Ashes 2013: Lord's ground guide, history and statistics
Second Test: England v Australia
- Lord's, London
- 18-22 July
- Start time:
- 11:00 BST
- Ball-by-ball Test Match Special commentary on BBC Radio 5 live sports extra, BBC Radio 4 Long Wave and via the BBC iPlayer Radio app, BBC Sport website & BBC Sport app; updates on BBC Radio 5 live; live text commentary on BBC Sport website, app & mobile devices
"The home of cricket" is a four-word phrase which immediately - and indelibly - places Lord's Cricket Ground at the heart of the sport it has treasured for so many years.
Owned by the famous Marylebone Cricket Club, who remain the guardians of the laws and spirit of cricket, Lord's is a historic venue where cricketers from all over the world dream of playing - and stages its 127th Test this week.
The present ground in St John's Wood is the third to have been established by its founder Thomas Lord, back in 1814 - so it will celebrate its bicentenary next year, with a phased redevelopment of some areas of the ground also on the horizon.
The venue for four World Cup finals, Lord's has also been home to county side Middlesex since 1877 - and two of their most famous England batsmen, Denis Compton and Bill Edrich, are honoured by having stands named after them.
Lord's in numbers
BBC Test Match Special statistician Malcolm Ashton presents Lord's Cricket Ground's Ashes records:
Ashes Tests: 34 (England won six, Australia won 14, with 14 draws - including the drawn Centenary Test of 1980 when the Ashes were not said to be at stake)
First Ashes Test: 21-23 July 1884. Two years after the famous "obituary for English cricket" was published in the Sporting Times, England won by an innings and five runs.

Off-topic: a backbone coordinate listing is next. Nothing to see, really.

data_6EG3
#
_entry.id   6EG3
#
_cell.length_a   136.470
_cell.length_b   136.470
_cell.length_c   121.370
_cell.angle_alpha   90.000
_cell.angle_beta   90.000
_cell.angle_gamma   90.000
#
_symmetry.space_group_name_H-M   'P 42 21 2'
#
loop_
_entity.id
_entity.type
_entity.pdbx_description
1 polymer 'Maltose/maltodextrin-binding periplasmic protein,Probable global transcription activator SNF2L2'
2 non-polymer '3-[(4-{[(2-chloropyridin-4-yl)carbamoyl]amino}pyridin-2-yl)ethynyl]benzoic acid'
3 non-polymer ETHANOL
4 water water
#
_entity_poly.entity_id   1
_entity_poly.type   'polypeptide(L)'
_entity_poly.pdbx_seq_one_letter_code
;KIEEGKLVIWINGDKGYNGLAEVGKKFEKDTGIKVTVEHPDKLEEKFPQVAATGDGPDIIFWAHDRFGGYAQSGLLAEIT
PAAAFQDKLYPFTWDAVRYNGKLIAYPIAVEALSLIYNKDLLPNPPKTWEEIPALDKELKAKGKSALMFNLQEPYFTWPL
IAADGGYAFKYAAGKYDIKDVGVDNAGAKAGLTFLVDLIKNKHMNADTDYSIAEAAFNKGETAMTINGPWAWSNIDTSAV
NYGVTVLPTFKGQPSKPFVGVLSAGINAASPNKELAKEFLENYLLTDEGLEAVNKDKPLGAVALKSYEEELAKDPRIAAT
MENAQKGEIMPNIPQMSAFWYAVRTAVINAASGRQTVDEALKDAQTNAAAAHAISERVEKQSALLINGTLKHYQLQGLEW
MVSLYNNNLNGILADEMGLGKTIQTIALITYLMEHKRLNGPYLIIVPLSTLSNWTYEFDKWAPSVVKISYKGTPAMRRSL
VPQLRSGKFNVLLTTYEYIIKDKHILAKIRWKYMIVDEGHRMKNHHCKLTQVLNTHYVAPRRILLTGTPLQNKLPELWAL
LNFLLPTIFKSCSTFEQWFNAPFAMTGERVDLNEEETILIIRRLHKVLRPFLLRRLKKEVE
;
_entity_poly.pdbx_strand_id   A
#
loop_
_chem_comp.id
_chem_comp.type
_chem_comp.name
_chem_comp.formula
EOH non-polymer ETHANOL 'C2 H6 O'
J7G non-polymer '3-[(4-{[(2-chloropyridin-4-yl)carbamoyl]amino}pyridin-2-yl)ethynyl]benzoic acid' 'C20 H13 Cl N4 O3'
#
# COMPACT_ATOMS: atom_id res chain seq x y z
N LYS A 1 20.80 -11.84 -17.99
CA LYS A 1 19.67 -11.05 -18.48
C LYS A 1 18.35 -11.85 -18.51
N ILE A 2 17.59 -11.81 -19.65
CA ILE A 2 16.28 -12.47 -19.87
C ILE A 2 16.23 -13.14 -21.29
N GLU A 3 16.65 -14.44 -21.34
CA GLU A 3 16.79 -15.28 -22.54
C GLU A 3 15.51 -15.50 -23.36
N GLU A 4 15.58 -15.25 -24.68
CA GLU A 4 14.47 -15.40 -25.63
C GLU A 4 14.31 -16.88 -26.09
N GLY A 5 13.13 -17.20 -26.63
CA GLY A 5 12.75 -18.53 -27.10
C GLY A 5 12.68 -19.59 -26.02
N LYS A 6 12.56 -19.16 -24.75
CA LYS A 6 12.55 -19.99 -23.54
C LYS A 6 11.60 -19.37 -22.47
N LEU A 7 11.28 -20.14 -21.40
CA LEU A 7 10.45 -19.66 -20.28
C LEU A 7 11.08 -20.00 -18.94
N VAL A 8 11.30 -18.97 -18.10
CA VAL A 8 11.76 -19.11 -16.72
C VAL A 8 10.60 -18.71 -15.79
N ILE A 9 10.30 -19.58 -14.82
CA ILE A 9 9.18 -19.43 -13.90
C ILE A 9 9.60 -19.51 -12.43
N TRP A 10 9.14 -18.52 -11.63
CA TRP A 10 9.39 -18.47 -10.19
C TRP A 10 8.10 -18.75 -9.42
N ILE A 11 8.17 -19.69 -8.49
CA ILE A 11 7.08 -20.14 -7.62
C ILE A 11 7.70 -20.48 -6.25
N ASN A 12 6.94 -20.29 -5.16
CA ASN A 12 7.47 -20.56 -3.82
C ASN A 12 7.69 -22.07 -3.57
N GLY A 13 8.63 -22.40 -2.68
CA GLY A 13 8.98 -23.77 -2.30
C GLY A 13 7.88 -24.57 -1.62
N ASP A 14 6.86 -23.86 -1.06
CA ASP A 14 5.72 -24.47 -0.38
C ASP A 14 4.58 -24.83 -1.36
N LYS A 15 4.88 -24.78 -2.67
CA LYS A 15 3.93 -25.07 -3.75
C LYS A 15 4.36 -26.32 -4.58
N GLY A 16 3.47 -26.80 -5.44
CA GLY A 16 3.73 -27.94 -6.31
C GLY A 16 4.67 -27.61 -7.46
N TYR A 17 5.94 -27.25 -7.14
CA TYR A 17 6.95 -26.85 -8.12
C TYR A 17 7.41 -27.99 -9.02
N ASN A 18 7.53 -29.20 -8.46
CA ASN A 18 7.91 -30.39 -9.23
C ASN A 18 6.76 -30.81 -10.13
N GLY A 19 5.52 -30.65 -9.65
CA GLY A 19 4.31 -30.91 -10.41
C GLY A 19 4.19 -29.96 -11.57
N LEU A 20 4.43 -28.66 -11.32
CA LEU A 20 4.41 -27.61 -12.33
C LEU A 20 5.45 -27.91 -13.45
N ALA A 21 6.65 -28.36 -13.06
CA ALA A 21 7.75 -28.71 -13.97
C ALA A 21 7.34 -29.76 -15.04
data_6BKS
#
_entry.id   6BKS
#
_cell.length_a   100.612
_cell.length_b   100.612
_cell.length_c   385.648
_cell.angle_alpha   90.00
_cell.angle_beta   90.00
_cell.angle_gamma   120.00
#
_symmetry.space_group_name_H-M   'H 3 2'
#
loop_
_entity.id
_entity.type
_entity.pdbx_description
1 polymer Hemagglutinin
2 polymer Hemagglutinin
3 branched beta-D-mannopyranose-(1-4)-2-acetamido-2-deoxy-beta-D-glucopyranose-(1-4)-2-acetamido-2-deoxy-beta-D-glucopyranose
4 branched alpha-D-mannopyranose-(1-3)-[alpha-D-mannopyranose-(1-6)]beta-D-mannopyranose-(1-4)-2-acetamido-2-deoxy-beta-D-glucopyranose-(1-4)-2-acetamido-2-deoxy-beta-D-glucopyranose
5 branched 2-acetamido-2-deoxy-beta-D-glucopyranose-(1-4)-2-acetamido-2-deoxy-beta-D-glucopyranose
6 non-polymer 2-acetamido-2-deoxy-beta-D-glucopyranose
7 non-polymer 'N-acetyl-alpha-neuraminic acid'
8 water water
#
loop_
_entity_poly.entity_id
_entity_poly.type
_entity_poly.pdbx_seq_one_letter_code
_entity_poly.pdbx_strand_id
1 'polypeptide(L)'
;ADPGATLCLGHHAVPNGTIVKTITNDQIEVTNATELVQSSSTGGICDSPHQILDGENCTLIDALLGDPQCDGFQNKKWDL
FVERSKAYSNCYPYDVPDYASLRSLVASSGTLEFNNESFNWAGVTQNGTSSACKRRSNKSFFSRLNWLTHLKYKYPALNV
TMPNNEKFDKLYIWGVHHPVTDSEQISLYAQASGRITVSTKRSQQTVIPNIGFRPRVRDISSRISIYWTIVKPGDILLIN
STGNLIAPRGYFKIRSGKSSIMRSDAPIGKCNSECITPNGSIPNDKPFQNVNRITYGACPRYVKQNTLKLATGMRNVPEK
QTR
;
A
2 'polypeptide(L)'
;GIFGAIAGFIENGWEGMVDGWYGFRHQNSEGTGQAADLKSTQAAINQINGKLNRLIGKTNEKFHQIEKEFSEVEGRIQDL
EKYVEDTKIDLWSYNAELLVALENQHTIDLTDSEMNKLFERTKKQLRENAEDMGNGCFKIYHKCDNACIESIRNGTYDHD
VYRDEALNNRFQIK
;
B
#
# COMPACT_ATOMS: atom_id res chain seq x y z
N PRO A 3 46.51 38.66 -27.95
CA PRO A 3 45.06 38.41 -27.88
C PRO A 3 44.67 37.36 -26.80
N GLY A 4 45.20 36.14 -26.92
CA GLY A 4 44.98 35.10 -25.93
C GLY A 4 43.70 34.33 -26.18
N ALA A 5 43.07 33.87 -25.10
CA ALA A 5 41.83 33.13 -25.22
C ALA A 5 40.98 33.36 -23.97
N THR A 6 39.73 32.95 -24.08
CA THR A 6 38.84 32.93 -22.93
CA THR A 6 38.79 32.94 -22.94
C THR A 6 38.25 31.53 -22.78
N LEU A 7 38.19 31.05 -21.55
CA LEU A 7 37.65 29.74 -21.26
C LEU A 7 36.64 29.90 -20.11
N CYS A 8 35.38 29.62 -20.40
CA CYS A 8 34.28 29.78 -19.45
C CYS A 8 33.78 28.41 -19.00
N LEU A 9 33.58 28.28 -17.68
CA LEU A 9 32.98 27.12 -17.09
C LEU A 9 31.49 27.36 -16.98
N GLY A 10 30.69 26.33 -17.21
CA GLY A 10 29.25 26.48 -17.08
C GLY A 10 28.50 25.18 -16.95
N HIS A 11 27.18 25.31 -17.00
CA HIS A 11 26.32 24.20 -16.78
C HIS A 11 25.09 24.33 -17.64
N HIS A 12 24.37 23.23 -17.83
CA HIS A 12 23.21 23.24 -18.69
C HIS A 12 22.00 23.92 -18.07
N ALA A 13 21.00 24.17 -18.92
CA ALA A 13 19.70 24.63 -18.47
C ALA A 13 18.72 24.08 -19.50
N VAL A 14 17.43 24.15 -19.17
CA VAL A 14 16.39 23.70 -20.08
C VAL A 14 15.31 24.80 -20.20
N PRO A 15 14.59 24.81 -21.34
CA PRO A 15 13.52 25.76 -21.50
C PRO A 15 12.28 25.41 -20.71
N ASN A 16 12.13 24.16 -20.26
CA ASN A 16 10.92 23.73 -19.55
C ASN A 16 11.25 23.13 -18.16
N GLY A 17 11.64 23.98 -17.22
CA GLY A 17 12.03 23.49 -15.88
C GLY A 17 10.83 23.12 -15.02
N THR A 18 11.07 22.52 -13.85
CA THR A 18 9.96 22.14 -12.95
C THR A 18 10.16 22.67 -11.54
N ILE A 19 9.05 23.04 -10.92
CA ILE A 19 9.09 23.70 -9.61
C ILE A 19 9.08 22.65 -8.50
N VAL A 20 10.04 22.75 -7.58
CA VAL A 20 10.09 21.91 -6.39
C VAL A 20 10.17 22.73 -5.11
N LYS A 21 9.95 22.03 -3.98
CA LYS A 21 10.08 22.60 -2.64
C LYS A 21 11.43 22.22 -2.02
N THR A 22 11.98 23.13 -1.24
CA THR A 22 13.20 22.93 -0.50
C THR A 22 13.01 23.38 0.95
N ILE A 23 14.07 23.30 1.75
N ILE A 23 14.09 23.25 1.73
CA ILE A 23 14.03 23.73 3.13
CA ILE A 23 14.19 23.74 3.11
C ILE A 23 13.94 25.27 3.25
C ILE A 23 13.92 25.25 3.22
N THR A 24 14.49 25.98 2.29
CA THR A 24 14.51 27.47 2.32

Highest Ashes total: 729-6 declared by Australia in 1930, in reply to England's 425, setting the tourists on their way to a seven-wicket win.
Lowest Ashes total: 53 by England in 1888, when WG Grace was the only Englishman to reach double figures in both innings as the hosts were skittled for 53 and 62.
Highest individual Ashes score: 254 by Don Bradman in that epic Aussie innings in 1930. The next highest came eight years later, as England captain Wally Hammond made 240.
Most Ashes runs: 551 in eight visits to the crease by Bradman. As well as that 254 on his first visit in 1930, he hit an unbeaten 102 in 1938 and 89 in his final Test knock at Lord's in 1948.
Best Ashes bowling (innings): 8-38 by Australia seamer Glenn McGrath on his first visit to Lord's as England were skittled for 77 in the rain-affected second Test in 1997, which was drawn.
Most Ashes wickets: 26 by McGrath, who took full advantage of the Lord's slope in his three Test appearances there - 1997, 2001 and 2005.
Ashes runs scored: 30,467, for the loss of 1,007 wickets at an average of 30.26 runs per wicket.
Ashes boundaries: 2,830 (2,763 fours, 67 sixes)
Classic Ashes match - Second Test, 1972
It takes something very special for a five-day Test match to be automatically associated with one player, but the second Test at Lord's in June 1972 will always belong to a remarkable debutant - Australia's Bob Massie.
The 25-year-old right-arm swing bowler from Perth, Western Australia, was selected for his Test bow at the home of cricket after England had won the first Test at Old Trafford against an Aussie side who had not won a Test for over 30 months.
After Ray Illingworth won the toss and batted, Massie was chosen to share the new ball with tearaway fast bowler Dennis Lillee, and Massie soon claimed his first Test victim, bowling opener Geoff Boycott.